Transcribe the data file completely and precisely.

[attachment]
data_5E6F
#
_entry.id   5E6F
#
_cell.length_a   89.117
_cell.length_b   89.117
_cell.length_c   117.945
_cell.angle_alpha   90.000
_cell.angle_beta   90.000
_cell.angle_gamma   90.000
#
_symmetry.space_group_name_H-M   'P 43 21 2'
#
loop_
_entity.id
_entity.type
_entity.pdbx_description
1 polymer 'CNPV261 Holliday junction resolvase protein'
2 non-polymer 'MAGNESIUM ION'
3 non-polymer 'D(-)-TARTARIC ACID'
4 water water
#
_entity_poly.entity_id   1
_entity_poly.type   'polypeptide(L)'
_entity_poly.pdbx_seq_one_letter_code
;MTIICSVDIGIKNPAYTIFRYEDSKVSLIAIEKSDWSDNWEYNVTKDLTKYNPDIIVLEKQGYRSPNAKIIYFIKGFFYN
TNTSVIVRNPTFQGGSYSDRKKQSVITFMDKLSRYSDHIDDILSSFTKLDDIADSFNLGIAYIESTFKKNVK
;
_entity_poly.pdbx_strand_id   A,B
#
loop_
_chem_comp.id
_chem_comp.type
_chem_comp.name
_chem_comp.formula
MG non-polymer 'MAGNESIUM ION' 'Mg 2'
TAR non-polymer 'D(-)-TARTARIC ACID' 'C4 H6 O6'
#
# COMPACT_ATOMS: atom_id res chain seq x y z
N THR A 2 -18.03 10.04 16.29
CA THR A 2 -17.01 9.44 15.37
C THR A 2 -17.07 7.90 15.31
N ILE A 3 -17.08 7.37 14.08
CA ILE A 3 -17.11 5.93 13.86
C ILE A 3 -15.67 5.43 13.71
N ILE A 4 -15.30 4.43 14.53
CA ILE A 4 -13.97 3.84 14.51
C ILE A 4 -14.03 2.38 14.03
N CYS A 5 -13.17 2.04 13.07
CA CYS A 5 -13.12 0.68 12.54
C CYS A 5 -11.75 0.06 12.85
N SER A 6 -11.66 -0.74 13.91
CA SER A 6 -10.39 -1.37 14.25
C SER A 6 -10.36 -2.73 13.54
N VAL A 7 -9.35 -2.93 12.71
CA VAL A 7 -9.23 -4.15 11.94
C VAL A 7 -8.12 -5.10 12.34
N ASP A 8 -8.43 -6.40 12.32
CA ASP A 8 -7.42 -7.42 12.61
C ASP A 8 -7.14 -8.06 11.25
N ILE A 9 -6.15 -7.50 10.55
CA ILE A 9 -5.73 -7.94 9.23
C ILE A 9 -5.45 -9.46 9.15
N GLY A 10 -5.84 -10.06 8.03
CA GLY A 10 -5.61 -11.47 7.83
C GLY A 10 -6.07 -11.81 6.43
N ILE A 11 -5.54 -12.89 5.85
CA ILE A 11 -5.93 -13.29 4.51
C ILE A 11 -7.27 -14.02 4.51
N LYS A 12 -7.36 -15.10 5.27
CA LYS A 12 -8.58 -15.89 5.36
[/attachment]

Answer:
data_5E6F
#
_entry.id   5E6F
#
_cell.length_a   89.117
_cell.length_b   89.117
_cell.length_c   117.945
_cell.angle_alpha   90.000
_cell.angle_beta   90.000
_cell.angle_gamma   90.000
#
_symmetry.space_group_name_H-M   'P 43 21 2'
#
loop_
_entity.id
_entity.type
_entity.pdbx_description
1 polymer 'CNPV261 Holliday junction resolvase protein'
2 non-polymer 'MAGNESIUM ION'
3 non-polymer 'D(-)-TARTARIC ACID'
4 water water
#
_entity_poly.entity_id   1
_entity_poly.type   'polypeptide(L)'
_entity_poly.pdbx_seq_one_letter_code
;MTIICSVDIGIKNPAYTIFRYEDSKVSLIAIEKSDWSDNWEYNVTKDLTKYNPDIIVLEKQGYRSPNAKIIYFIKGFFYN
TNTSVIVRNPTFQGGSYSDRKKQSVITFMDKLSRYSDHIDDILSSFTKLDDIADSFNLGIAYIESTFKKNVK
;
_entity_poly.pdbx_strand_id   A,B
#
loop_
_chem_comp.id
_chem_comp.type
_chem_comp.name
_chem_comp.formula
MG non-polymer 'MAGNESIUM ION' 'Mg 2'
TAR non-polymer 'D(-)-TARTARIC ACID' 'C4 H6 O6'
#
# COMPACT_ATOMS: atom_id res chain seq x y z
N THR A 2 -18.03 10.04 16.29
CA THR A 2 -17.01 9.44 15.37
C THR A 2 -17.07 7.90 15.31
N ILE A 3 -17.08 7.37 14.08
CA ILE A 3 -17.11 5.93 13.86
C ILE A 3 -15.67 5.43 13.71
N ILE A 4 -15.30 4.43 14.53
CA ILE A 4 -13.97 3.84 14.51
C ILE A 4 -14.03 2.38 14.03
N CYS A 5 -13.17 2.04 13.07
CA CYS A 5 -13.12 0.68 12.54
C CYS A 5 -11.75 0.06 12.85
N SER A 6 -11.66 -0.74 13.91
CA SER A 6 -10.39 -1.37 14.25
C SER A 6 -10.36 -2.73 13.54
N VAL A 7 -9.35 -2.93 12.71
CA VAL A 7 -9.23 -4.15 11.94
C VAL A 7 -8.12 -5.10 12.34
N ASP A 8 -8.43 -6.40 12.32
CA ASP A 8 -7.42 -7.42 12.61
C ASP A 8 -7.14 -8.06 11.25
N ILE A 9 -6.15 -7.50 10.55
CA ILE A 9 -5.73 -7.94 9.23
C ILE A 9 -5.45 -9.46 9.15
N GLY A 10 -5.84 -10.06 8.03
CA GLY A 10 -5.61 -11.47 7.83
C GLY A 10 -6.07 -11.81 6.43
N ILE A 11 -5.54 -12.89 5.85
CA ILE A 11 -5.93 -13.29 4.51
C ILE A 11 -7.27 -14.02 4.51
N LYS A 12 -7.36 -15.10 5.27
CA LYS A 12 -8.58 -15.89 5.36